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Call Center Outsourcing Supporters Reveal They Don't Think New Bill is a Big Deal

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February 23, 2012

Call Center Outsourcing Supporters Reveal They Don't Think New Bill is a Big Deal

By Jordan Eggers, Contributing Writer

A proposed U.S. bill continues to cause issues for call center outsourcing companies in the Philippines as politicians head towards the November presidential and congressional elections.

In an effort to bring jobs back to the United States, New York Rep. Tim Bishop created the U.S. Call Center and Consumer Protection Act, or Bishop bill, which would require companies to report themselves to the U.S. Department of Labor if outsourcing their services.

The U.S. Department of Labor will then continuously track the companies to ensure that they no longer continuing to outsource, but if they do the companies will be ineligible for any direct or indirect U.S. federal loans or loan guarantees for five years, according to ABS-CBNews.

“We believe we’ve lost 500,000 good paying jobs” to call center outsourcing companies, said Bishop Wednesday during a conference call with Information Week.

However, in the Philippines, Pasig City Rep. Roman Romulo doesn’t believe the Bishop bill is a real threat to call center outsourcing revealing in a statement, “We expect the anti-outsourcing rhetoric in Washington to build up in the months ahead, simply because American politicians courting votes will want to make it appear they are protecting badly needed U.S. jobs from going overseas. However, we don’t consider the Bishop bill a real threat to the booming outsourcing industry of the Philippines. It is just a pre-election political gambit. We seriously doubt the bill will see the light of day.”

Romulo is the author of the proposed Protecting the Privacy of Personal Data in Information Systems Act, which will help to expand outsourcing in the Philippines.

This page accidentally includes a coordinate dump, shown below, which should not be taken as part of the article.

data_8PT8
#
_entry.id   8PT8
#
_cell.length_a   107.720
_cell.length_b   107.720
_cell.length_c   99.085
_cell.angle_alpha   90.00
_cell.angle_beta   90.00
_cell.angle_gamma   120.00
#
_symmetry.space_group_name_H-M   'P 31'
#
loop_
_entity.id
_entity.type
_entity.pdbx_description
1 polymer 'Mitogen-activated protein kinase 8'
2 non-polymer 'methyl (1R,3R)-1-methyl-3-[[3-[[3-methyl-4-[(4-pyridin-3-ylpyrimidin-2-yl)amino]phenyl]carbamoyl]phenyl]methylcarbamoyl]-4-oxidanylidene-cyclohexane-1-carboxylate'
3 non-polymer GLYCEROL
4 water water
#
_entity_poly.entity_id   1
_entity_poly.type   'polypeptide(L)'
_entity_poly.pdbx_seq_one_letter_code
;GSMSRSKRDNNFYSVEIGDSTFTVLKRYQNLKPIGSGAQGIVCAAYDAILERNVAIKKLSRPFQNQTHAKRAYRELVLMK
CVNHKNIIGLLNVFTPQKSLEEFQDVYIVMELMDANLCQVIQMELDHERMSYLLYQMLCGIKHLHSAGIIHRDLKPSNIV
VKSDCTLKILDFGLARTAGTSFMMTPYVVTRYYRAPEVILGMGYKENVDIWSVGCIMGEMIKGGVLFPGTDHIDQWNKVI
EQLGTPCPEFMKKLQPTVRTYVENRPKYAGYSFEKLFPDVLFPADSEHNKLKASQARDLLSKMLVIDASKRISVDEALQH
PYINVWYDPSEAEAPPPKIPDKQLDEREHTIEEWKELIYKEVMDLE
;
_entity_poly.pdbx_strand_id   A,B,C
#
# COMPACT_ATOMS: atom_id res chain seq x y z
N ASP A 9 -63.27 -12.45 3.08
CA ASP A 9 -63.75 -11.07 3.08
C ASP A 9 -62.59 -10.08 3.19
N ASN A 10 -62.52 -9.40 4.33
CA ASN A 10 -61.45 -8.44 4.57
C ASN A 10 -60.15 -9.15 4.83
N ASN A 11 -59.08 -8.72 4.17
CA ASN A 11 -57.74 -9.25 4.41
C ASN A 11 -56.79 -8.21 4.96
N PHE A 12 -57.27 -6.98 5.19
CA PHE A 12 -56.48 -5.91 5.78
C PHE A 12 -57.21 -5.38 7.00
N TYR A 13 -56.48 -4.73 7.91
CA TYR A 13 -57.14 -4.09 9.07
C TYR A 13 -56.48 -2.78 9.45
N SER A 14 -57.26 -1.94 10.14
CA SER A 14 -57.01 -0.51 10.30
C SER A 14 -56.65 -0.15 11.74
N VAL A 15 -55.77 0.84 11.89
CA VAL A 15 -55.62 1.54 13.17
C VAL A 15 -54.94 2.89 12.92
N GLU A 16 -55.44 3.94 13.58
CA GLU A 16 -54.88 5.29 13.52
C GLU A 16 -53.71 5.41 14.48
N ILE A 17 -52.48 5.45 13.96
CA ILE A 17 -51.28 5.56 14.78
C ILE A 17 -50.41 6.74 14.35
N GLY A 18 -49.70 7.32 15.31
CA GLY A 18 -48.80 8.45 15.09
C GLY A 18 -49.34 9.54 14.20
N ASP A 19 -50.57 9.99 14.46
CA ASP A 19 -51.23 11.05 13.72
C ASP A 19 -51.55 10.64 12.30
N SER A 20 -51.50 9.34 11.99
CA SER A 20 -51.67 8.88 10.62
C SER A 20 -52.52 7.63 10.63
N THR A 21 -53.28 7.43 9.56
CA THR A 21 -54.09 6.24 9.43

According to ABS (News - Alert)-CBNews, by 2016 call center outsourcing companies in the Philippines is expected to employ up to 1.3 million Filipinos and produce nearly $25 billion in annual revenue.

Romulo says he believes that call center outsourcing companies are actually helpful to the U.S. corporations because of the low price associated with running a business in the Philippines versus the United States.

“To begin with, the BPO service providers here in the Philippines are predominantly American firms that remit profits to mother units in the US,” said Romulo. “Outsourcing to the Philippines has enabled many Fortune 500 American corporations to reduce costs and keep more jobs in America.”

Although both India and the Philippines came together earlier in January to lobby against the bill, they still have a large amount of confidence it will not be passed.

“The signal we are getting is that we should not worry about it…we don’t know if it will pass into law considering past experience,” Philippine Secretary of Labor and Employment Rosalinda Baldoz commented, noting that similar bills have been filed in the past, but never went through. “With respect to the outsourcing of jobs, the fates of the (previous) bills were that they did not move.”

Edited by Jamie Epstein

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